Lung cancer drug trial starts in Oxford

The research centre on on Roosevelt Drive
Image caption The trial is one of the first being carried out at the new cancer research centre

Scientists in Oxford have started trialling a new drug to treat people with lung cancer.

Patients who are no longer responding to chemotherapy are being given the treatment which stops the growth of cancerous cells.

It is one of the first trials at the new Oxford Cancer Research Centre.

Dr Denis Talbot, trial chief investigator, said: "We hope that it may increase rates of survival for lung cancer patients."

Part of the pre-clinical work for the development of the drug was carried out at Oxford University by a Cancer Research UK-led team.

It showed that the drug was effective in lung cancer cells.

Dr Talbot said it was "greatly encouraging" that the drug could be further developed.

"Survival from this disease still remains low," he added.

"One reason is that the majority, 65-75 per cent, of lung cancer patients are diagnosed when the cancer has already become aggressive, which makes it more difficult to treat successfully.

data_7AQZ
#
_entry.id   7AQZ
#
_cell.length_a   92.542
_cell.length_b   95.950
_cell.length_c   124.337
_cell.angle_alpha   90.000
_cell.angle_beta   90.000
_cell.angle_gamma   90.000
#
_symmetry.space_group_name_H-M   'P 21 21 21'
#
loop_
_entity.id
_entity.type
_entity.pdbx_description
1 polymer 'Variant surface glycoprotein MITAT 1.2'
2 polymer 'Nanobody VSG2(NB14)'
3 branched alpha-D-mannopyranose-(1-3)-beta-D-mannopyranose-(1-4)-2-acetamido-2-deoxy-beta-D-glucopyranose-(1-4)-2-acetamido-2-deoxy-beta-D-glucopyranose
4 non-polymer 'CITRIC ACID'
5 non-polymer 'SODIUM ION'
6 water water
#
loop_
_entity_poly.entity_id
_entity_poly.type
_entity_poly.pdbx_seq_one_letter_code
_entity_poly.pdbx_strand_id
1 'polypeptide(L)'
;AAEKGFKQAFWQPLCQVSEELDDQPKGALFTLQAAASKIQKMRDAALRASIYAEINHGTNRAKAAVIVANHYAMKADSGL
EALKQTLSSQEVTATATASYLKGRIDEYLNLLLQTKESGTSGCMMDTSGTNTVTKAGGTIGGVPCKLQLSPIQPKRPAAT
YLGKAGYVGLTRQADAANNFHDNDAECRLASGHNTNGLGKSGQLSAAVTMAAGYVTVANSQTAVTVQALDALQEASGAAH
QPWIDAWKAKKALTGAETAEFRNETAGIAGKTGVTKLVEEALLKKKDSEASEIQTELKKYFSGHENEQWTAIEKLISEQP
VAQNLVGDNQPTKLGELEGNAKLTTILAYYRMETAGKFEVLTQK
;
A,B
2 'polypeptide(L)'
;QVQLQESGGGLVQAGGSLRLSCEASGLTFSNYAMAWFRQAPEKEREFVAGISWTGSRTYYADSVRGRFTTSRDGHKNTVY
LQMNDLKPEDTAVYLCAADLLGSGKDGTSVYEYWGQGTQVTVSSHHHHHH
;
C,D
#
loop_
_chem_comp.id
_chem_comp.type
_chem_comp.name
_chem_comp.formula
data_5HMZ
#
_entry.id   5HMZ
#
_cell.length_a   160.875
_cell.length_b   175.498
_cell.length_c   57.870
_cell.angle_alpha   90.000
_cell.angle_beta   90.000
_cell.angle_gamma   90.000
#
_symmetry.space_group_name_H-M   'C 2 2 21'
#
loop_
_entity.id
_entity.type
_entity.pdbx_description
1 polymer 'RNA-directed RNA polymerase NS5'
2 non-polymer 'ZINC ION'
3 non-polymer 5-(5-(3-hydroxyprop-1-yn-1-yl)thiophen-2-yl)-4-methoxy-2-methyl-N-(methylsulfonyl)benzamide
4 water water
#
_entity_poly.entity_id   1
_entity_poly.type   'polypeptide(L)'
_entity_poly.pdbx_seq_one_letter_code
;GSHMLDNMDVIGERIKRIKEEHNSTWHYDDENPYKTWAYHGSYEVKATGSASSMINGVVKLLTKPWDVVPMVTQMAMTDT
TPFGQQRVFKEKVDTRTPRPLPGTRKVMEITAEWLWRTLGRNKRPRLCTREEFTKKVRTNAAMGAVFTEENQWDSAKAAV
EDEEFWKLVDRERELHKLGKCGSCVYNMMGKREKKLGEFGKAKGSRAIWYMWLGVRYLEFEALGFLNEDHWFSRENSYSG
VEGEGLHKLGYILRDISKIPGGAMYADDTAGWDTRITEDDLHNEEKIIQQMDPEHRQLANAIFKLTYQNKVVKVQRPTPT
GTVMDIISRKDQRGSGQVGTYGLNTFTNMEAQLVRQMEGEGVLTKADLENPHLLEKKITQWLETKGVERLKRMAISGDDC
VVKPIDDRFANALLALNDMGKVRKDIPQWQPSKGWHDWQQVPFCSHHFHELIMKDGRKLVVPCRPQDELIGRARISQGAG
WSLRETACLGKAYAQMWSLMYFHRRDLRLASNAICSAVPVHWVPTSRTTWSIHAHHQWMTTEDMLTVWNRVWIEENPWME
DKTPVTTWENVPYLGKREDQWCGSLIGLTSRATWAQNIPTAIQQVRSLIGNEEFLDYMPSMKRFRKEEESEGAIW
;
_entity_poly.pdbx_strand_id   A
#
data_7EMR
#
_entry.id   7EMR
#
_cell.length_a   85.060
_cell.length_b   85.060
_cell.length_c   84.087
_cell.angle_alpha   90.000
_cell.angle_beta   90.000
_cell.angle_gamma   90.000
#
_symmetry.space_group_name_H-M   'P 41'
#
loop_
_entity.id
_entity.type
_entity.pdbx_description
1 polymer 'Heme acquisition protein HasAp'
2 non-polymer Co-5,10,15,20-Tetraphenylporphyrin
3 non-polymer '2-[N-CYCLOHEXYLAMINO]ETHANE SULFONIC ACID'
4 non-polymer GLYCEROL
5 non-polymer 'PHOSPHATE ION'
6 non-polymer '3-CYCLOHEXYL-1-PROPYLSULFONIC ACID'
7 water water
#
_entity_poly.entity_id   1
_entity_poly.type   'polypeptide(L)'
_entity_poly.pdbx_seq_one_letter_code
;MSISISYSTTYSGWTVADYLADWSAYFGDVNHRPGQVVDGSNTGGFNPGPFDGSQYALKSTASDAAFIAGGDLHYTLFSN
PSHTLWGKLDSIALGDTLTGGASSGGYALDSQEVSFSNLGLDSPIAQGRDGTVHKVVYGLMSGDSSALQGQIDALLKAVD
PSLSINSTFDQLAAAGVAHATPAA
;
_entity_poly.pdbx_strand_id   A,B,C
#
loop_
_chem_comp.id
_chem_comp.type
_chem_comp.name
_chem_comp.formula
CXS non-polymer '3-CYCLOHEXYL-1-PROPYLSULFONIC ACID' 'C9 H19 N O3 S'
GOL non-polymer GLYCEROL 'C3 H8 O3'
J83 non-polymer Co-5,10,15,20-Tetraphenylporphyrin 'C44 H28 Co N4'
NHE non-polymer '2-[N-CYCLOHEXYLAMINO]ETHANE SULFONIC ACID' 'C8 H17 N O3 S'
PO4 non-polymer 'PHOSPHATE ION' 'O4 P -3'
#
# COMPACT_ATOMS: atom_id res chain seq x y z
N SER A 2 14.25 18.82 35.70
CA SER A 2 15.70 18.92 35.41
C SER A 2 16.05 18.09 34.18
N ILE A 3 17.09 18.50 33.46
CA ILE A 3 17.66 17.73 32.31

"There's an urgent need to develop new medicines which may provide additional options for these patients."

'Important trial'

Jean Scurlock, 66, of Didcot, is one of the first patients in the UK taking part in the treatment.

First diagnosed on her birthday in October 2010, Mrs Scurlock had four cycles of chemotherapy which she did not respond well to.

"Someone has to do the research as we wouldn't get anywhere if no-one volunteered," she said.

"When I was accepted onto the trial, it immediately made me feel more positive as it felt that I was able to help."

Dr Lesley Walker, of Cancer Research UK, said: "We have made progress in recent years to discover new ways to tackle lung cancer and this important trial brings further opportunities for this hard to treat disease."

Fewer than 10% of lung cancer patients survive the disease beyond five years after diagnosis.

Non-small cell lung cancer accounts for about 85% of all lung cancer cases.

About 30,000 people are diagnosed with this form of the disease each year in the UK.

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